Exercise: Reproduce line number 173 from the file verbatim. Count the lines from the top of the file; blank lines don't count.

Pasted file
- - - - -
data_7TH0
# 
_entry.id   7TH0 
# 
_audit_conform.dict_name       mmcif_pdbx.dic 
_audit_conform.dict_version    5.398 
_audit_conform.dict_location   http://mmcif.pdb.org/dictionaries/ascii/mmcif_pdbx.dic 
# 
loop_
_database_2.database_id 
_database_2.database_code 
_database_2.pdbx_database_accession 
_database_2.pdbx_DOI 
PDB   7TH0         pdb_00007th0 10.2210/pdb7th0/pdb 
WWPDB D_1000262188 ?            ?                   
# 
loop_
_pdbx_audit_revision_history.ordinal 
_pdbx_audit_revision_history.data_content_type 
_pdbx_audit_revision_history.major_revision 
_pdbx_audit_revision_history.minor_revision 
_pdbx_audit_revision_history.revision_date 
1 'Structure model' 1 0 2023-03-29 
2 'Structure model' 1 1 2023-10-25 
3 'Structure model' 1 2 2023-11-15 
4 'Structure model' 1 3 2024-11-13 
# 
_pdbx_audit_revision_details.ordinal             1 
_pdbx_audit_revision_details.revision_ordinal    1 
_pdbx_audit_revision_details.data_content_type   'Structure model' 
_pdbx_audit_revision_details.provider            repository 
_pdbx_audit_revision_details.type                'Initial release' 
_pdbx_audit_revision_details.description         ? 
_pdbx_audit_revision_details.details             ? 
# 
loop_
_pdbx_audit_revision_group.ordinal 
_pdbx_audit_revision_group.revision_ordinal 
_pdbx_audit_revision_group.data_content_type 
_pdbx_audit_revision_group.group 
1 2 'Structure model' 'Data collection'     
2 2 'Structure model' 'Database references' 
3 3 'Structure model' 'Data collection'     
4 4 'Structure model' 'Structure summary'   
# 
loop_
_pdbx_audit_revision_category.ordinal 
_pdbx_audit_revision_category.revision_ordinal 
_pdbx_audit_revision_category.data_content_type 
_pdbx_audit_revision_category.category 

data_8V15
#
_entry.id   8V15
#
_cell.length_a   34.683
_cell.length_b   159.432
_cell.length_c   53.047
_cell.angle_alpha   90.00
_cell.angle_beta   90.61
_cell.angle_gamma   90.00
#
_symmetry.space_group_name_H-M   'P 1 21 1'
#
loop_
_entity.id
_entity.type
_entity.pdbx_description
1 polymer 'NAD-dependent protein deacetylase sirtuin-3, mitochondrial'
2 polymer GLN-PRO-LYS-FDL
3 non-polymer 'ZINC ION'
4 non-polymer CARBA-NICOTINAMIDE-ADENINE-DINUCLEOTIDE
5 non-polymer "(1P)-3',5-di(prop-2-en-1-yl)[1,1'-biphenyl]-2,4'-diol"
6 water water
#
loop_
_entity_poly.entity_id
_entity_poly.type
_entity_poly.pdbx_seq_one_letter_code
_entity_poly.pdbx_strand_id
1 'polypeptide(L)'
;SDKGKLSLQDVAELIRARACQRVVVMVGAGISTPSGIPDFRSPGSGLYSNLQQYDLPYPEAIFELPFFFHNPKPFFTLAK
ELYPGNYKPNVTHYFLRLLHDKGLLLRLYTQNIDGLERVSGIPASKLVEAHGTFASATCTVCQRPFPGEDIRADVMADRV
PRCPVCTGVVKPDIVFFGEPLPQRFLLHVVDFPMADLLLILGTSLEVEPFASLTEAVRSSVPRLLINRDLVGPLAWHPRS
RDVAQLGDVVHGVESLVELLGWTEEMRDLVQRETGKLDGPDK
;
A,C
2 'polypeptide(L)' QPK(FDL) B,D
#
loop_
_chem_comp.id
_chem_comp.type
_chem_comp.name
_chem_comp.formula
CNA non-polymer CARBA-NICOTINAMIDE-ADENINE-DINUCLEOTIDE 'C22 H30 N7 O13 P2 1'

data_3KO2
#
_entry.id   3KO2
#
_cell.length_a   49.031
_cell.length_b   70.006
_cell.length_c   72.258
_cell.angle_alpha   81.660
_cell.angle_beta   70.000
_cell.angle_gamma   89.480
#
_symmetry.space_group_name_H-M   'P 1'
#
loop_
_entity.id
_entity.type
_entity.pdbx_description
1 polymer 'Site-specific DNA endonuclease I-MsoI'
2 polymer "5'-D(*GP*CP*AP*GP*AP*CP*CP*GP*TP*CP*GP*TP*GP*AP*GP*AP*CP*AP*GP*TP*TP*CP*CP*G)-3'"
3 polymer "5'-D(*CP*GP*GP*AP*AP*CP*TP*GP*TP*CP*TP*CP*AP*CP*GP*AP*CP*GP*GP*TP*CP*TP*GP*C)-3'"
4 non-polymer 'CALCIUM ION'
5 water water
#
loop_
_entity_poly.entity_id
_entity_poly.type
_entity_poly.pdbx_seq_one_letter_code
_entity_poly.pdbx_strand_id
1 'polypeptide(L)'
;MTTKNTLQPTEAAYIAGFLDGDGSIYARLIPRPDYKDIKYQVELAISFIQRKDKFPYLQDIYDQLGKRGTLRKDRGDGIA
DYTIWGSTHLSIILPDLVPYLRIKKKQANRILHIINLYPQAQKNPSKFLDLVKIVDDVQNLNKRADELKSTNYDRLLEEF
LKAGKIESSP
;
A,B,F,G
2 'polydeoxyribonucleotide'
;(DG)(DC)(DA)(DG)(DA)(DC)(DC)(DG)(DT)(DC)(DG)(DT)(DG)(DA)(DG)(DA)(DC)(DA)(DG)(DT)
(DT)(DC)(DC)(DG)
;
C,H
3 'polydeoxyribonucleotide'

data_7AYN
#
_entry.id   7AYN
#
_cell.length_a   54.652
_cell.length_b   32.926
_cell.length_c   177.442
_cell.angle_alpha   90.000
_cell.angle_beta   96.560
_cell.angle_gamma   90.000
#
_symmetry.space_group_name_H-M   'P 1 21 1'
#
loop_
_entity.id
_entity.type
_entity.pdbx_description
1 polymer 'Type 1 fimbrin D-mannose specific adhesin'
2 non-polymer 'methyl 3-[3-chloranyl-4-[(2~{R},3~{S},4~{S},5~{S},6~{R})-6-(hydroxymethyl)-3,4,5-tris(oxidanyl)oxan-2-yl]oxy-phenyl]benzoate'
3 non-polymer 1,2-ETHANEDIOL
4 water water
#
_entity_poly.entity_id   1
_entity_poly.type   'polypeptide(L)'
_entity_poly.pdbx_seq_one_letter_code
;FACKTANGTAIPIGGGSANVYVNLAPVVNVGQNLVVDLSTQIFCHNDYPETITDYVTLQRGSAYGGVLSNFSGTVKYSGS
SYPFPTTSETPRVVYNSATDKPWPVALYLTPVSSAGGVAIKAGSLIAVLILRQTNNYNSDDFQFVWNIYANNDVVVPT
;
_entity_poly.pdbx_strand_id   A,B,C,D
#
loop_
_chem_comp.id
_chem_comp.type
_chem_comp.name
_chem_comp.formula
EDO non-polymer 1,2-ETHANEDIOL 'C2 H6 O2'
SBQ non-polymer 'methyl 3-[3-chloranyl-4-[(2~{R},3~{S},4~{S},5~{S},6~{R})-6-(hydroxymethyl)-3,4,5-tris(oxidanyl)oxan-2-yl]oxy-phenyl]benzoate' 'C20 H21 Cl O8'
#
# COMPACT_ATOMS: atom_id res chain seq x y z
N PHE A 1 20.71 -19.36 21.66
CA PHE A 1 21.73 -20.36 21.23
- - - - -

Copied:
# COMPACT_ATOMS: atom_id res chain seq x y z